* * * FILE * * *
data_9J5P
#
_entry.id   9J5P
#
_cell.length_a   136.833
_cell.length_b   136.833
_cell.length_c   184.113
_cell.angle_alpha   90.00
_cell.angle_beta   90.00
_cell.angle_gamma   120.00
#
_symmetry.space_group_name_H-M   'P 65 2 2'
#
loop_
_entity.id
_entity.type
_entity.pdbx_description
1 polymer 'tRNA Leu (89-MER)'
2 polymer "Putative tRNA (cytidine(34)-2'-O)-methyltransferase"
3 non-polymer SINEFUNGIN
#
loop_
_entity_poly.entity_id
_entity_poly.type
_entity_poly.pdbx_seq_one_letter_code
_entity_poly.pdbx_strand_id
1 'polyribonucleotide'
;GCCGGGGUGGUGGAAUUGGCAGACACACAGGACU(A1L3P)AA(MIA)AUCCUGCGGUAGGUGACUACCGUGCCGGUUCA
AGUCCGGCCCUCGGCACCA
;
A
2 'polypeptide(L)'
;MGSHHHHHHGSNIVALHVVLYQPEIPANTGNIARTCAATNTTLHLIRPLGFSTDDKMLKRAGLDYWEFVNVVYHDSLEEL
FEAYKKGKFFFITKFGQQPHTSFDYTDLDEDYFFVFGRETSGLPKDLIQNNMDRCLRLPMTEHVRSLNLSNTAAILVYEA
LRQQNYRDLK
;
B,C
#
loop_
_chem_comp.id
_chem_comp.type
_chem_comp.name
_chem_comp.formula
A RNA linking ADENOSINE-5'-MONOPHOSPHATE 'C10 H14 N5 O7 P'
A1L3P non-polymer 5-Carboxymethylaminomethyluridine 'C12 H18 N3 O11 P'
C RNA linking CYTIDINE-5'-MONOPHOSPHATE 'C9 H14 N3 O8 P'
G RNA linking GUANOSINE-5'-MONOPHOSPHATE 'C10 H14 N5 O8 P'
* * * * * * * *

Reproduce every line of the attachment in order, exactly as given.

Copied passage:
data_9J5P
#
_entry.id   9J5P
#
_cell.length_a   136.833
_cell.length_b   136.833
_cell.length_c   184.113
_cell.angle_alpha   90.00
_cell.angle_beta   90.00
_cell.angle_gamma   120.00
#
_symmetry.space_group_name_H-M   'P 65 2 2'
#
loop_
_entity.id
_entity.type
_entity.pdbx_description
1 polymer 'tRNA Leu (89-MER)'
2 polymer "Putative tRNA (cytidine(34)-2'-O)-methyltransferase"
3 non-polymer SINEFUNGIN
#
loop_
_entity_poly.entity_id
_entity_poly.type
_entity_poly.pdbx_seq_one_letter_code
_entity_poly.pdbx_strand_id
1 'polyribonucleotide'
;GCCGGGGUGGUGGAAUUGGCAGACACACAGGACU(A1L3P)AA(MIA)AUCCUGCGGUAGGUGACUACCGUGCCGGUUCA
AGUCCGGCCCUCGGCACCA
;
A
2 'polypeptide(L)'
;MGSHHHHHHGSNIVALHVVLYQPEIPANTGNIARTCAATNTTLHLIRPLGFSTDDKMLKRAGLDYWEFVNVVYHDSLEEL
FEAYKKGKFFFITKFGQQPHTSFDYTDLDEDYFFVFGRETSGLPKDLIQNNMDRCLRLPMTEHVRSLNLSNTAAILVYEA
LRQQNYRDLK
;
B,C
#
loop_
_chem_comp.id
_chem_comp.type
_chem_comp.name
_chem_comp.formula
A RNA linking ADENOSINE-5'-MONOPHOSPHATE 'C10 H14 N5 O7 P'
A1L3P non-polymer 5-Carboxymethylaminomethyluridine 'C12 H18 N3 O11 P'
C RNA linking CYTIDINE-5'-MONOPHOSPHATE 'C9 H14 N3 O8 P'
G RNA linking GUANOSINE-5'-MONOPHOSPHATE 'C10 H14 N5 O8 P'